He loves getting feedback about the newsletter from his kids and grandchildren. That was the beginning of “The Manly Man’s Diet for Manly Men.” It started as a way to amuse his grandchildren and blossomed into a book. Epstein said the grandchildren were “surprised” to see this side of him. Shocked may be a more accurate term.

Humor has been a constant thread in Epstein’s life. He first discovered the power of humor as an English professor at Iowa State University. He arrived there having changed his mind about careers. After graduating from college in 1969, he was accepted at Harvard Law School but decided instead to go to graduate school at New York University and teach literature.

At Iowa State, where he taught mostly freshman composition, he soon discovered that he couldn’t really teach anyone how to write, but could make some progress with students by being entertaining. “I was one of the more popular teachers on campus,” he said. “When you’re funny, whether you’re a good teacher or not, people give you high marks because they enjoy coming to your class. Before you can teach anything, you have to get them to listen to you. And if they’re laughing, they’re usually listening.”

After teaching for seven years, he realized that he didn’t want to be teaching freshman comp when he was in his sixties like some of his colleagues. So he retraced his steps, reapplied to Harvard Law School, and persuaded (it didn’t take much persuasion) Ahuva to move to Boston with their two kids and support him for three years.

After graduating in 1980, Epstein made an unusual choice to work for the Greenberg Traurig law firm in Miami. The firm, which now has more than 3,000 attorneys in 35 offices around the globe, was then a single Miami office with 40 attorneys. It was a coup for them to get a Harvard Law graduate. Epstein was persuaded for two reasons. Ahuva, who is from Ottawa, wanted to be somewhere warm. Greenberg convinced him that if he went to a firm in New York, he’d have to advance in lockstep with his class, but in Miami, considered a legal frontier, he could rise at his own pace.

Epstein told me several good stories about how the firm had to get used to his schedule as an Orthodox Jew, the only one at the firm although there were several Jews there. He worked with a partner in the firm, a Cuban Catholic, who decided to get a planner with Jewish holidays so he would know when Epstein could and couldn’t work. Epstein told him to look for the icon of candles and then he would know about Shabbos and Yom Tov and the days Epstein wouldn’t be available. That worked well until Chanukah.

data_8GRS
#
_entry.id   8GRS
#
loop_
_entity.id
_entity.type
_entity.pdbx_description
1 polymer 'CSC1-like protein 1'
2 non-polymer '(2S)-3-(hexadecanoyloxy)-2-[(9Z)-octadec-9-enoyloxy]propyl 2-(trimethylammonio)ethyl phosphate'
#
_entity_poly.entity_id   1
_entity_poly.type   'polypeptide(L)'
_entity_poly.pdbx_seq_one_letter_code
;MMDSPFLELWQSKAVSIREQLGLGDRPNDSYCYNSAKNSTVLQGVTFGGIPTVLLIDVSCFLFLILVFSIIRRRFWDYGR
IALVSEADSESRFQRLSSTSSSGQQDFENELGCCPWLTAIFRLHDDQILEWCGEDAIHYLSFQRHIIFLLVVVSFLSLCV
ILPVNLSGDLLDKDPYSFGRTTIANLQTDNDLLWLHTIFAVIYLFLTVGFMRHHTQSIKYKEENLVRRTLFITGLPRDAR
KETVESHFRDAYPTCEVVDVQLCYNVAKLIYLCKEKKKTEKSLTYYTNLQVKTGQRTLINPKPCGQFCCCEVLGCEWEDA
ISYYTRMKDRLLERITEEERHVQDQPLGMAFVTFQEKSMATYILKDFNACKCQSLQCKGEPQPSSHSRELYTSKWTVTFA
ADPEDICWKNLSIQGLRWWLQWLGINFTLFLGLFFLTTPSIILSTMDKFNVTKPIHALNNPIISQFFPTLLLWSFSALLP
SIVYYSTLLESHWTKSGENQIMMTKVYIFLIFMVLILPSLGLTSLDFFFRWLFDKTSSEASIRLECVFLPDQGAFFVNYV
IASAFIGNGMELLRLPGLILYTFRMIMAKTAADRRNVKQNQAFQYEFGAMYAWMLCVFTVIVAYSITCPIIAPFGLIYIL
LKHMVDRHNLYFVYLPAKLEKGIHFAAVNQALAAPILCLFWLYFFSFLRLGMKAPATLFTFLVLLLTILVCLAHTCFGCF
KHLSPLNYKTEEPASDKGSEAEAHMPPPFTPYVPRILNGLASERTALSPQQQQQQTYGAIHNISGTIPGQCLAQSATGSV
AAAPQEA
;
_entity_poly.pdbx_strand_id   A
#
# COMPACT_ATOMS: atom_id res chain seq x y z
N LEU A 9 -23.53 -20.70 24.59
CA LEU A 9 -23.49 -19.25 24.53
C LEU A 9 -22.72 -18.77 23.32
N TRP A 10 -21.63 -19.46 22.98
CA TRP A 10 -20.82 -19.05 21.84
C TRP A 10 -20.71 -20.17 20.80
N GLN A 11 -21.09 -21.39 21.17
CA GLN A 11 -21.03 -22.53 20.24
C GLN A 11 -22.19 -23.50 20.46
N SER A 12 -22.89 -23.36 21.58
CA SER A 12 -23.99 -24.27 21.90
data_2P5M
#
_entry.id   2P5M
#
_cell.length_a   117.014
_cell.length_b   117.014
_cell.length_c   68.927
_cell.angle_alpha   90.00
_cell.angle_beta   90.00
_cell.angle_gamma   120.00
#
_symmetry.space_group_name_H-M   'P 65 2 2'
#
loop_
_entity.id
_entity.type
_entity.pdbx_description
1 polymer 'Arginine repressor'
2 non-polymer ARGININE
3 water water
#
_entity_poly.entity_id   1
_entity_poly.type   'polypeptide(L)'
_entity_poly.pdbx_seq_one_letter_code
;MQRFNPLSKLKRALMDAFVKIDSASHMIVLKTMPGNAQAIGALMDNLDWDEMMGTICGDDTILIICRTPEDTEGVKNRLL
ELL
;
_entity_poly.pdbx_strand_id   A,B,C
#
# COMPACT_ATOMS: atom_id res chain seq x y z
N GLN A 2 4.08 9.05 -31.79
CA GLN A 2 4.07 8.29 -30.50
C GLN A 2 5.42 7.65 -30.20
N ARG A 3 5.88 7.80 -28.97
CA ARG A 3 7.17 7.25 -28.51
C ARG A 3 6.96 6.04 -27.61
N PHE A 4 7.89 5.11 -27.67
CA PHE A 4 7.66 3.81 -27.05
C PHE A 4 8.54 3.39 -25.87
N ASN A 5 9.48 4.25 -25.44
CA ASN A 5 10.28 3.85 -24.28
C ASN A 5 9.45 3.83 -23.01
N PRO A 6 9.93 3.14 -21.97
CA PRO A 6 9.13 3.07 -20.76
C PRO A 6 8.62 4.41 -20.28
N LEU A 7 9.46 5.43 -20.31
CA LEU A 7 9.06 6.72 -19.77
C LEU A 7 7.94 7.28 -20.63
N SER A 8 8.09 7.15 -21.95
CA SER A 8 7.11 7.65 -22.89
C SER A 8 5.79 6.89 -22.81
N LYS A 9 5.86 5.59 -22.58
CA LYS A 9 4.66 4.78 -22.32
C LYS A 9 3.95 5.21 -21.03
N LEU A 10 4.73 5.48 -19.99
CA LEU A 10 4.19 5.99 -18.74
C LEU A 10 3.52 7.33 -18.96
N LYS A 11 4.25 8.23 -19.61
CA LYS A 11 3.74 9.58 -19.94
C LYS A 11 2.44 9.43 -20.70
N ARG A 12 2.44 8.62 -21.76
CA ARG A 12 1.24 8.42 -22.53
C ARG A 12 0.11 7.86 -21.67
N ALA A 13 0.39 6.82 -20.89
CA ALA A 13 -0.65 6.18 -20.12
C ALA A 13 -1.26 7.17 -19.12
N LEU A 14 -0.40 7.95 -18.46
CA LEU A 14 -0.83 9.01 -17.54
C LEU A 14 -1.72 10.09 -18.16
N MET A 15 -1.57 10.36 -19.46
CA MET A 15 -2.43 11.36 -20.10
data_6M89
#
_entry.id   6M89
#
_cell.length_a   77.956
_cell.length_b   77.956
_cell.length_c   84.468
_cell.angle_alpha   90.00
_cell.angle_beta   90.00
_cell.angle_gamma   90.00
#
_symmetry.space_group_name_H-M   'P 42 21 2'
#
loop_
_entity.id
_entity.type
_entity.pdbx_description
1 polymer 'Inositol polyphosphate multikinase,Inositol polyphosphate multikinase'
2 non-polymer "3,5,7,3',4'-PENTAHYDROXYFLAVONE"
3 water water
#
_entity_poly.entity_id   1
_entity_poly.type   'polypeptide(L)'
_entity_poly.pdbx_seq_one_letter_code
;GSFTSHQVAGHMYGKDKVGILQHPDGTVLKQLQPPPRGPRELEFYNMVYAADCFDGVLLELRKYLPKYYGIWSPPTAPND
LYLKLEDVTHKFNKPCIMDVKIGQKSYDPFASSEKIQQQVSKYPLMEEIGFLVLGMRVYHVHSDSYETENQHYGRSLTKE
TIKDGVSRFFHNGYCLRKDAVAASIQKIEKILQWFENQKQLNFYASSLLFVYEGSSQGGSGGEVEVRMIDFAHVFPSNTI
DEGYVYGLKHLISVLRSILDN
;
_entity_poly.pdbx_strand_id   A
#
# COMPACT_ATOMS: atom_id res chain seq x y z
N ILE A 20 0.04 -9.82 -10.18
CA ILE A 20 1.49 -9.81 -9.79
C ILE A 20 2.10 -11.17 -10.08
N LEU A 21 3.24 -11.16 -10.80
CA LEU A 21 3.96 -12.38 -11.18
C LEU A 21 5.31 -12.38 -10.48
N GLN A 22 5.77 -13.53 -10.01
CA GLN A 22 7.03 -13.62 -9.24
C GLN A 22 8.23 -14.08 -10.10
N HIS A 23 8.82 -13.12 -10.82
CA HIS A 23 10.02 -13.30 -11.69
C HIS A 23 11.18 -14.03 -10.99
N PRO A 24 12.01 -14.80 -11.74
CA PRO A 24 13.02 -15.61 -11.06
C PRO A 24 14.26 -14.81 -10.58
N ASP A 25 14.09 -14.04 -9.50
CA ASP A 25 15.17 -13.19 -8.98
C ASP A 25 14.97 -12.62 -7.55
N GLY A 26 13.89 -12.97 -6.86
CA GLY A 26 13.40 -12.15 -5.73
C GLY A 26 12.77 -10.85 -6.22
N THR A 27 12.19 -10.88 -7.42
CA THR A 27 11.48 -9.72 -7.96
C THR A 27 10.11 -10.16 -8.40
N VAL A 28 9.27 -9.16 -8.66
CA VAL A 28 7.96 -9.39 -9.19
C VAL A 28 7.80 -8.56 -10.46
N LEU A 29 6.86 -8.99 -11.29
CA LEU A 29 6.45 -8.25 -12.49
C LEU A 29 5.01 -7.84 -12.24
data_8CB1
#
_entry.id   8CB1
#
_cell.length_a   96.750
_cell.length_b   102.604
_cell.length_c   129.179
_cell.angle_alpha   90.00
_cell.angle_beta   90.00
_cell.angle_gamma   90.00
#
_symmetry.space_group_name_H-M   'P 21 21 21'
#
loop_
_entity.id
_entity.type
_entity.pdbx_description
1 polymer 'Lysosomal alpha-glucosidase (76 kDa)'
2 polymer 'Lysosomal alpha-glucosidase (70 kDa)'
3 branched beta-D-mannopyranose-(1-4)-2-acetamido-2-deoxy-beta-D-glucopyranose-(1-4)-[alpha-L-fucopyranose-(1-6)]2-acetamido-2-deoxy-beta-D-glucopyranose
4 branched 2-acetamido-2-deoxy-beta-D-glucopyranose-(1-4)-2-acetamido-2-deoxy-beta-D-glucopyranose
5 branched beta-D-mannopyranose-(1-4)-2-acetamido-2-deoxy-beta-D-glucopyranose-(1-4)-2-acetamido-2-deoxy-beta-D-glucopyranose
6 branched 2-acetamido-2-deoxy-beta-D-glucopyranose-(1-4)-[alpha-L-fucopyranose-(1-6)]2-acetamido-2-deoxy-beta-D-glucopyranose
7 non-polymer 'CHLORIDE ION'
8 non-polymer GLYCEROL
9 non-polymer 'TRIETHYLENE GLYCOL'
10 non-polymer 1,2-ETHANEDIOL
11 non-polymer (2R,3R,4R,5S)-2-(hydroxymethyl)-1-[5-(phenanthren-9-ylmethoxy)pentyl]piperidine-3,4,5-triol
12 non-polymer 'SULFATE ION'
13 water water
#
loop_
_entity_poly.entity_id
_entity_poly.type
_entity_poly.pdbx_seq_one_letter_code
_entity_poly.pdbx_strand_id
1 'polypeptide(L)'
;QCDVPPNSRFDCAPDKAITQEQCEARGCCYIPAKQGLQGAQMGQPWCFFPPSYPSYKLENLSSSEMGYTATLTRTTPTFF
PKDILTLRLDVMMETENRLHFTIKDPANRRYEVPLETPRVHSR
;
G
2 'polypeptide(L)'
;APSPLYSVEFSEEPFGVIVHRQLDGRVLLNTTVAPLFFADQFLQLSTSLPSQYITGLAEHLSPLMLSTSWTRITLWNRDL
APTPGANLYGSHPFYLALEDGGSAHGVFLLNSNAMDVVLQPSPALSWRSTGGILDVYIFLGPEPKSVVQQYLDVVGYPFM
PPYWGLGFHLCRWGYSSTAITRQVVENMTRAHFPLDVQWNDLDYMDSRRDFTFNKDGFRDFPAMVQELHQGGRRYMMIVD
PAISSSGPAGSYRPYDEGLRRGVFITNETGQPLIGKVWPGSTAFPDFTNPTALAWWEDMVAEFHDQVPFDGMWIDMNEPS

The firm thrived and Epstein helped to build it into a multimillion dollar business. He eventually became the head of its global corporate and securities department, supervising 375 attorneys.

Then, in 2002, Epstein was in Israel during the Second Intifada and saw how Israel’s economy was in shambles. He was one of four guests at the King David Hotel. He had an idea to help.

In order to protect local firms, Israel had a law that foreign firms could not open a branch office in Israel. Epstein’s idea was to approach Israeli law firms and offer to introduce their Israeli clients who wanted to do business in the U.S. to American companies. He would arrange introductions to such companies as Apple, Raytheon or the Department of Defense, or any one of the firm’s tens of thousands of clients, and most of the actual work would be done in the U.S. The Israeli firms would continue to represent their clients in Israel and Greenberg would practice U.S. law — a win-win proposition.

That began many years of working in both Miami and Israel. Ten years later, the law was changed so foreign firms could open an office in Israel to practice foreign law. Epstein convinced the firm leadership to open the first full-service, licensed foreign international office in Israel. “There are now 16 lawyers and 32 people working in that office, many of whom made aliyah just because the office was there,” he said. “It started out as pure Zionism with limited expectations of economic upside. But we did well by doing good. We wound up helping Israel and making money. That’s one of the things I’m proudest of in my career.” Epstein left the office in good hands when he retired and the firm has continued to prosper.

Epstein worked both in Miami and Israel until retiring and moving to Israel three years ago. He and his wife do a lot of volunteer work now, with just about everyone in the country affected by the war in one way or another. And he loves to write. His blogs in the Times of Israel contain astute analysis, moral outrage, history lessons and of course, humor. Titles include “Jews for Haman,” “E Pluribus Yitro,” and “Remember the Philistines.” Perhaps his next book will be on how to retire without regret. Whatever the topic, I’m sure it will be funny. And serious at its core. Because once Epstein has us laughing, we’ll be listening.

Bracha Schwartz is special sections editor at The Jewish Link.